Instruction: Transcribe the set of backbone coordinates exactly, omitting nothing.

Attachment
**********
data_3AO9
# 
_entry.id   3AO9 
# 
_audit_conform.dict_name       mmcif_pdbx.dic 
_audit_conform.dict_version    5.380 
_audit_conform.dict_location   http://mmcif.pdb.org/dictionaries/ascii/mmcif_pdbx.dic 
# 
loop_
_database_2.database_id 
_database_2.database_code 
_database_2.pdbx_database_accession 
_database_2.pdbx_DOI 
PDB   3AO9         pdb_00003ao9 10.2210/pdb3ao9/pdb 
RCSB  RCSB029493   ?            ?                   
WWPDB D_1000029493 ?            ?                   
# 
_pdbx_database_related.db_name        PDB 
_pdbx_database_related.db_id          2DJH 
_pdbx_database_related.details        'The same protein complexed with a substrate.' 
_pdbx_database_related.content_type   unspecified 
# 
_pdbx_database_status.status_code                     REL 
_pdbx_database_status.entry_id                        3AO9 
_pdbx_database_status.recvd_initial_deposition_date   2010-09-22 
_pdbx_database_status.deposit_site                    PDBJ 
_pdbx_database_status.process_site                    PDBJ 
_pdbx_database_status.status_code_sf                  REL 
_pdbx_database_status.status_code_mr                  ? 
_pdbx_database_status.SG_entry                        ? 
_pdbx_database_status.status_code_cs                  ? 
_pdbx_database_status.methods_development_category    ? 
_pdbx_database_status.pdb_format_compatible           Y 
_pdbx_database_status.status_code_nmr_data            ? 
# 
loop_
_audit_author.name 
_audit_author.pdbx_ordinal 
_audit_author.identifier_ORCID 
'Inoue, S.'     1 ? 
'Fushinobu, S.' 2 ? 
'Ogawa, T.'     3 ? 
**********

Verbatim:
data_3AO9
# 
_entry.id   3AO9 
# 
_audit_conform.dict_name       mmcif_pdbx.dic 
_audit_conform.dict_version    5.380 
_audit_conform.dict_location   http://mmcif.pdb.org/dictionaries/ascii/mmcif_pdbx.dic 
# 
loop_
_database_2.database_id 
_database_2.database_code 
_database_2.pdbx_database_accession 
_database_2.pdbx_DOI 
PDB   3AO9         pdb_00003ao9 10.2210/pdb3ao9/pdb 
RCSB  RCSB029493   ?            ?                   
WWPDB D_1000029493 ?            ?                   
# 
_pdbx_database_related.db_name        PDB 
_pdbx_database_related.db_id          2DJH 
_pdbx_database_related.details        'The same protein complexed with a substrate.' 
_pdbx_database_related.content_type   unspecified 
# 
_pdbx_database_status.status_code                     REL 
_pdbx_database_status.entry_id                        3AO9 
_pdbx_database_status.recvd_initial_deposition_date   2010-09-22 
_pdbx_database_status.deposit_site                    PDBJ 
_pdbx_database_status.process_site                    PDBJ 
_pdbx_database_status.status_code_sf                  REL 
_pdbx_database_status.status_code_mr                  ? 
_pdbx_database_status.SG_entry                        ? 
_pdbx_database_status.status_code_cs                  ? 
_pdbx_database_status.methods_development_category    ? 
_pdbx_database_status.pdb_format_compatible           Y 
_pdbx_database_status.status_code_nmr_data            ? 
# 
loop_
_audit_author.name 
_audit_author.pdbx_ordinal 
_audit_author.identifier_ORCID 
'Inoue, S.'     1 ? 
'Fushinobu, S.' 2 ? 
'Ogawa, T.'     3 ? 